Rethinking Peer Review: Expanding the Boundaries for Community-Engaged Scholarship

Sherril B. Gelmon, Cathy M. Jordan, Sarena D. Seifer

Abstract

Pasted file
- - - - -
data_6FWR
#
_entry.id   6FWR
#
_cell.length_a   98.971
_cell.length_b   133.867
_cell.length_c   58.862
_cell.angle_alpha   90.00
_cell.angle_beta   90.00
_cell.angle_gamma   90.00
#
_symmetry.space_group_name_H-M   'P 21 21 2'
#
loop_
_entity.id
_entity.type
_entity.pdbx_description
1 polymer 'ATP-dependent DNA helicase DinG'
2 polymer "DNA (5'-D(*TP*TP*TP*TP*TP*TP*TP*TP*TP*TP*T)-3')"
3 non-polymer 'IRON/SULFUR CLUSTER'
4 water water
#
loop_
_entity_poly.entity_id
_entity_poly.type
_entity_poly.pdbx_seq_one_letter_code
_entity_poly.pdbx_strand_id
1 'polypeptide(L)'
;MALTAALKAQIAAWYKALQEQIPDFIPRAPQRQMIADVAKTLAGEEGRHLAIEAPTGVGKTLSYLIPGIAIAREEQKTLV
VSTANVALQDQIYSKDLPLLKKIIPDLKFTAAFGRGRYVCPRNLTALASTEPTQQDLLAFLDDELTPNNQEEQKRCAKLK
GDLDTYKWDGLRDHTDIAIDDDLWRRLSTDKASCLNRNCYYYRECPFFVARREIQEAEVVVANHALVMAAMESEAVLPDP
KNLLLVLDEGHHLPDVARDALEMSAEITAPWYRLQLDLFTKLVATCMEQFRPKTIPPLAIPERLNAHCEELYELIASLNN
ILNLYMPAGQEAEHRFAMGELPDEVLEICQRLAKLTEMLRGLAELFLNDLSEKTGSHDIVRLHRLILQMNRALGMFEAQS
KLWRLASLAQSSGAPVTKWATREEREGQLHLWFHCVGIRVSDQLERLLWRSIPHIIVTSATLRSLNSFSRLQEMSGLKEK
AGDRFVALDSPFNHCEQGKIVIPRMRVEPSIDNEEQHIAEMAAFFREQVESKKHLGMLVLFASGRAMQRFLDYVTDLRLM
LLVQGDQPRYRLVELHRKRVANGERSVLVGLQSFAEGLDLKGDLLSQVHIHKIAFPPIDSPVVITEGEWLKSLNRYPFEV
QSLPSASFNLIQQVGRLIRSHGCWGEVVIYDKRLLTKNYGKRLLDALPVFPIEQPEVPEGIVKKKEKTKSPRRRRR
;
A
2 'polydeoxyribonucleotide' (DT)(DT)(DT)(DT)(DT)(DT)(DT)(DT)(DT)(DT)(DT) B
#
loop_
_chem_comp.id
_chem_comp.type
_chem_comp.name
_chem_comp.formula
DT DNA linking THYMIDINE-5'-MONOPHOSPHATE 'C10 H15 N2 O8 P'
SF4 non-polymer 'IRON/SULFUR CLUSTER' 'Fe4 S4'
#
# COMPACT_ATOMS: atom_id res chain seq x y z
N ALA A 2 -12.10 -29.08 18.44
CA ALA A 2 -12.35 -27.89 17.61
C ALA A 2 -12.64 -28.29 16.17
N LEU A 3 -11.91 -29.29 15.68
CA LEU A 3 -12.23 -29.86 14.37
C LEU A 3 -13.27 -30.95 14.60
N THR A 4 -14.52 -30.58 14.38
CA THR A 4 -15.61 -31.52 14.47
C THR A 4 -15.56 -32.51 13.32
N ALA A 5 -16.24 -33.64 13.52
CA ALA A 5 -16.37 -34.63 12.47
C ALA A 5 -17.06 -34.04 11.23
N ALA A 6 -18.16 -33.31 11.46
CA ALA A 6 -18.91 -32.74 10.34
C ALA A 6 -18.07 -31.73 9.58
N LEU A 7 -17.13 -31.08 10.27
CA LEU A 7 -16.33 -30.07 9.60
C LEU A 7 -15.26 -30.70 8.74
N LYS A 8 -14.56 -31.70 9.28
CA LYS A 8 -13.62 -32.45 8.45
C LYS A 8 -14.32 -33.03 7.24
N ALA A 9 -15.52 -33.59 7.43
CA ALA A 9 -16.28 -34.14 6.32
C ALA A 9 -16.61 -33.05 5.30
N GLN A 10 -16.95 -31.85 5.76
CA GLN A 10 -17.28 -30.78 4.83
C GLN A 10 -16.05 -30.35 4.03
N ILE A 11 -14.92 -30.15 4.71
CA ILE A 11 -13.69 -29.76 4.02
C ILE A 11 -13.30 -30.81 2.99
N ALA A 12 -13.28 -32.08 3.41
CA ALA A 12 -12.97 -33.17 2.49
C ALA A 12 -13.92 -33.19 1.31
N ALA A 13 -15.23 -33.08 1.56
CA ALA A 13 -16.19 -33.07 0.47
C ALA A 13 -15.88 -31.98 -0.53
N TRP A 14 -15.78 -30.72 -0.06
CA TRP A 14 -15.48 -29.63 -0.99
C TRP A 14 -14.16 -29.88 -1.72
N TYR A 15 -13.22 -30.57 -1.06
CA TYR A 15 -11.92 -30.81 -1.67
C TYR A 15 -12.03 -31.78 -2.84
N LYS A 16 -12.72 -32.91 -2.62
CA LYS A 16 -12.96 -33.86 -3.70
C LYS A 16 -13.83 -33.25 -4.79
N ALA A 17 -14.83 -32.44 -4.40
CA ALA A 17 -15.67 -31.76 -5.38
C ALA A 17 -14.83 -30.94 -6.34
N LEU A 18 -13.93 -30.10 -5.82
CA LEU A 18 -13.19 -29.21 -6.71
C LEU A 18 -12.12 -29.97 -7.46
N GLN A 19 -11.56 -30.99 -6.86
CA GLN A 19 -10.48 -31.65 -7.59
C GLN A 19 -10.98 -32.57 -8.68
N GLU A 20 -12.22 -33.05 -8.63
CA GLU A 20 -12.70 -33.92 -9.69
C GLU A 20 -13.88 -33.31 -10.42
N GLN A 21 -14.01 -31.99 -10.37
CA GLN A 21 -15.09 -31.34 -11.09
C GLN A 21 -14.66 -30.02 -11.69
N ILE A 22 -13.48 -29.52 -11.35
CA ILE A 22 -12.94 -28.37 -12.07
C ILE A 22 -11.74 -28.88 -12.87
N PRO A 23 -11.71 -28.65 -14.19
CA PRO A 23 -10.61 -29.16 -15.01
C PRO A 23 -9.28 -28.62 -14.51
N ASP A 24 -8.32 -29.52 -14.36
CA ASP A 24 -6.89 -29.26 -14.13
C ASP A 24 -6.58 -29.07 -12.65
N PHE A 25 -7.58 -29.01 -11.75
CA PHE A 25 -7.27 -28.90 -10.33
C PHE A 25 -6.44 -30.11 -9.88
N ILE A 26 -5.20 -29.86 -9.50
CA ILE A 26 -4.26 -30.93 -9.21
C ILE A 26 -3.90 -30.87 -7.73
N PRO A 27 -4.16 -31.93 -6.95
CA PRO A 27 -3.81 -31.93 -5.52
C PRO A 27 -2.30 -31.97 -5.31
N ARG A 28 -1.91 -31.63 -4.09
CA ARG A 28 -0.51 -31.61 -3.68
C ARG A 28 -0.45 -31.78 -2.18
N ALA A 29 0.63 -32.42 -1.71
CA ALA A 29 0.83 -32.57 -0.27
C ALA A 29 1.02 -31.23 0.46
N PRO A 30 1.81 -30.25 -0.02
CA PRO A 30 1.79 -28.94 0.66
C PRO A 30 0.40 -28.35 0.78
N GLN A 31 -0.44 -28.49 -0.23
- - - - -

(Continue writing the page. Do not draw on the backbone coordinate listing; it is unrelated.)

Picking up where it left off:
Peer review in the academic arena is the evaluation of a scholar or a scholarly work by peers— typically, qualified members of the scholar’s discipline or profession with similar or greater competence, expertise, or rank. Peer review serves as a mechanism of self-regulation within a field or an institution in order to assure quality and may be applied to a product of scholarship, to scholars and their bodies of work, or to programs and organizations. Special considerations arise when peer review is undertaken in the context of community-engaged scholarship (CES), since CES generally involves partners outside the academy, and the typical concerns of peer review (such as rigorous methods, participant risks and benefits, and significance of findings for the field) are complemented by equivalent and sometimes greater concerns for the quality of the engagement process, community- level ethical considerations, and benefit to the community. This article, authored by some of the founding members of the Working Group on Rethinking Peer Review, explores these issues and invites readers to contribute to this discussion by considering questions about the appropriateness of conventional peer review mechanisms and who should be considered “peers” in reviewing products of CES and the work of community-engaged scholars. The Working Group hopes others will initiate discussions within their own institutions, professional associations, journals, and other settings to debate the notion of peer review and determine if expanded concepts are feasible. Through these various activities, the authors hope to begin seeing changes in the peer review process that embrace community expertise and enhance the quality and impact of CES.

 


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